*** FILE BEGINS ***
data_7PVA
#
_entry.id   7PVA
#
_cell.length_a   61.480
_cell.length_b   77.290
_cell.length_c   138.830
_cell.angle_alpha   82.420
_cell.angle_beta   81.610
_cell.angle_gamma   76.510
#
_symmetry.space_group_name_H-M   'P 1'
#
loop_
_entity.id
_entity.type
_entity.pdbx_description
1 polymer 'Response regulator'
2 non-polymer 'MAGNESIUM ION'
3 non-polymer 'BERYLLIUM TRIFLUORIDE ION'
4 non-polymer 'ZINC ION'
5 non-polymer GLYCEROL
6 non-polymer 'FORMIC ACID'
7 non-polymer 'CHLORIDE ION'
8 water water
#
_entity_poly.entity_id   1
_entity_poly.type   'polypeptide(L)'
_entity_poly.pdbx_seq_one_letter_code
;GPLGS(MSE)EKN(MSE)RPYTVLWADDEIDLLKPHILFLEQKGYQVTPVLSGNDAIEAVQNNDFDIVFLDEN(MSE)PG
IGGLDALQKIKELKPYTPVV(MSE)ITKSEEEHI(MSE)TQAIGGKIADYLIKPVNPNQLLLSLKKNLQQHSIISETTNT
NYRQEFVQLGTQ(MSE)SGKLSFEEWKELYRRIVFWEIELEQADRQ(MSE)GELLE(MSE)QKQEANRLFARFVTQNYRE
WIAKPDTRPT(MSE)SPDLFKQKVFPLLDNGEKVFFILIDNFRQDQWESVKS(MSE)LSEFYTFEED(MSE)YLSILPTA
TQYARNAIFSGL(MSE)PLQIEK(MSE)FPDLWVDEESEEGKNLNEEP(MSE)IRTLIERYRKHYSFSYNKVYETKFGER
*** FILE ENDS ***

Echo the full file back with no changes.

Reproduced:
data_7PVA
#
_entry.id   7PVA
#
_cell.length_a   61.480
_cell.length_b   77.290
_cell.length_c   138.830
_cell.angle_alpha   82.420
_cell.angle_beta   81.610
_cell.angle_gamma   76.510
#
_symmetry.space_group_name_H-M   'P 1'
#
loop_
_entity.id
_entity.type
_entity.pdbx_description
1 polymer 'Response regulator'
2 non-polymer 'MAGNESIUM ION'
3 non-polymer 'BERYLLIUM TRIFLUORIDE ION'
4 non-polymer 'ZINC ION'
5 non-polymer GLYCEROL
6 non-polymer 'FORMIC ACID'
7 non-polymer 'CHLORIDE ION'
8 water water
#
_entity_poly.entity_id   1
_entity_poly.type   'polypeptide(L)'
_entity_poly.pdbx_seq_one_letter_code
;GPLGS(MSE)EKN(MSE)RPYTVLWADDEIDLLKPHILFLEQKGYQVTPVLSGNDAIEAVQNNDFDIVFLDEN(MSE)PG
IGGLDALQKIKELKPYTPVV(MSE)ITKSEEEHI(MSE)TQAIGGKIADYLIKPVNPNQLLLSLKKNLQQHSIISETTNT
NYRQEFVQLGTQ(MSE)SGKLSFEEWKELYRRIVFWEIELEQADRQ(MSE)GELLE(MSE)QKQEANRLFARFVTQNYRE
WIAKPDTRPT(MSE)SPDLFKQKVFPLLDNGEKVFFILIDNFRQDQWESVKS(MSE)LSEFYTFEED(MSE)YLSILPTA
TQYARNAIFSGL(MSE)PLQIEK(MSE)FPDLWVDEESEEGKNLNEEP(MSE)IRTLIERYRKHYSFSYNKVYETKFGER